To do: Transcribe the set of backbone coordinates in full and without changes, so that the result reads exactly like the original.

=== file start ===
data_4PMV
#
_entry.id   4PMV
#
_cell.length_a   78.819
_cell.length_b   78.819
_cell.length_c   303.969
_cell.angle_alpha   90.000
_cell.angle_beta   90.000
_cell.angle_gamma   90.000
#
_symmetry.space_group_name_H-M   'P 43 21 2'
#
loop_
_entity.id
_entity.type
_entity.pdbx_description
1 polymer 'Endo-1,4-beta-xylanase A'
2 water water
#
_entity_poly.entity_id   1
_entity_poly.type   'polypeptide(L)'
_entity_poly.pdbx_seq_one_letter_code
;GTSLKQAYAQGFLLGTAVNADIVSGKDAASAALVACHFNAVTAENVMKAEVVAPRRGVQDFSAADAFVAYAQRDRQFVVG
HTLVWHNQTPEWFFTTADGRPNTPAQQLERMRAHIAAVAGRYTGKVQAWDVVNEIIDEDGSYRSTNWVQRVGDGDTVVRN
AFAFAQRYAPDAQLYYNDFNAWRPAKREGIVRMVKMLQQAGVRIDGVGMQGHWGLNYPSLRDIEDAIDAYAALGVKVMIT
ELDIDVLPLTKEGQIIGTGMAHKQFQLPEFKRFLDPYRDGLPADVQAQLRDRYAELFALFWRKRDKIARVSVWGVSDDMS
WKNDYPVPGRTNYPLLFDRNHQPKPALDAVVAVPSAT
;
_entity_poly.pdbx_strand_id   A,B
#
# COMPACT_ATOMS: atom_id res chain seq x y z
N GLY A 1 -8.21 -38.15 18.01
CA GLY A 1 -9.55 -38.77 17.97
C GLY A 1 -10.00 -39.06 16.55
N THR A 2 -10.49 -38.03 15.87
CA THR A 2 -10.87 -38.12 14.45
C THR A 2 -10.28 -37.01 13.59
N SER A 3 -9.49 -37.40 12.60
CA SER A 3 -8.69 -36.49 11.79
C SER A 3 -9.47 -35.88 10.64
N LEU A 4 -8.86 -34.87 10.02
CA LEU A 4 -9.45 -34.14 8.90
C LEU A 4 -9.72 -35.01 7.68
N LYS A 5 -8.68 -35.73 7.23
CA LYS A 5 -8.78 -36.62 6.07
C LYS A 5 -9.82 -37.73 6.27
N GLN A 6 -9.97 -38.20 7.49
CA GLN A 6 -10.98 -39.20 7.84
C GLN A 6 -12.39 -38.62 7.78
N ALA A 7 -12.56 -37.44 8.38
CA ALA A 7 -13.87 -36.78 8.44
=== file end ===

data_4PMV
#
_entry.id   4PMV
#
_cell.length_a   78.819
_cell.length_b   78.819
_cell.length_c   303.969
_cell.angle_alpha   90.000
_cell.angle_beta   90.000
_cell.angle_gamma   90.000
#
_symmetry.space_group_name_H-M   'P 43 21 2'
#
loop_
_entity.id
_entity.type
_entity.pdbx_description
1 polymer 'Endo-1,4-beta-xylanase A'
2 water water
#
_entity_poly.entity_id   1
_entity_poly.type   'polypeptide(L)'
_entity_poly.pdbx_seq_one_letter_code
;GTSLKQAYAQGFLLGTAVNADIVSGKDAASAALVACHFNAVTAENVMKAEVVAPRRGVQDFSAADAFVAYAQRDRQFVVG
HTLVWHNQTPEWFFTTADGRPNTPAQQLERMRAHIAAVAGRYTGKVQAWDVVNEIIDEDGSYRSTNWVQRVGDGDTVVRN
AFAFAQRYAPDAQLYYNDFNAWRPAKREGIVRMVKMLQQAGVRIDGVGMQGHWGLNYPSLRDIEDAIDAYAALGVKVMIT
ELDIDVLPLTKEGQIIGTGMAHKQFQLPEFKRFLDPYRDGLPADVQAQLRDRYAELFALFWRKRDKIARVSVWGVSDDMS
WKNDYPVPGRTNYPLLFDRNHQPKPALDAVVAVPSAT
;
_entity_poly.pdbx_strand_id   A,B
#
# COMPACT_ATOMS: atom_id res chain seq x y z
N GLY A 1 -8.21 -38.15 18.01
CA GLY A 1 -9.55 -38.77 17.97
C GLY A 1 -10.00 -39.06 16.55
N THR A 2 -10.49 -38.03 15.87
CA THR A 2 -10.87 -38.12 14.45
C THR A 2 -10.28 -37.01 13.59
N SER A 3 -9.49 -37.40 12.60
CA SER A 3 -8.69 -36.49 11.79
C SER A 3 -9.47 -35.88 10.64
N LEU A 4 -8.86 -34.87 10.02
CA LEU A 4 -9.45 -34.14 8.90
C LEU A 4 -9.72 -35.01 7.68
N LYS A 5 -8.68 -35.73 7.23
CA LYS A 5 -8.78 -36.62 6.07
C LYS A 5 -9.82 -37.73 6.27
N GLN A 6 -9.97 -38.20 7.49
CA GLN A 6 -10.98 -39.20 7.84
C GLN A 6 -12.39 -38.62 7.78
N ALA A 7 -12.56 -37.44 8.38
CA ALA A 7 -13.87 -36.78 8.44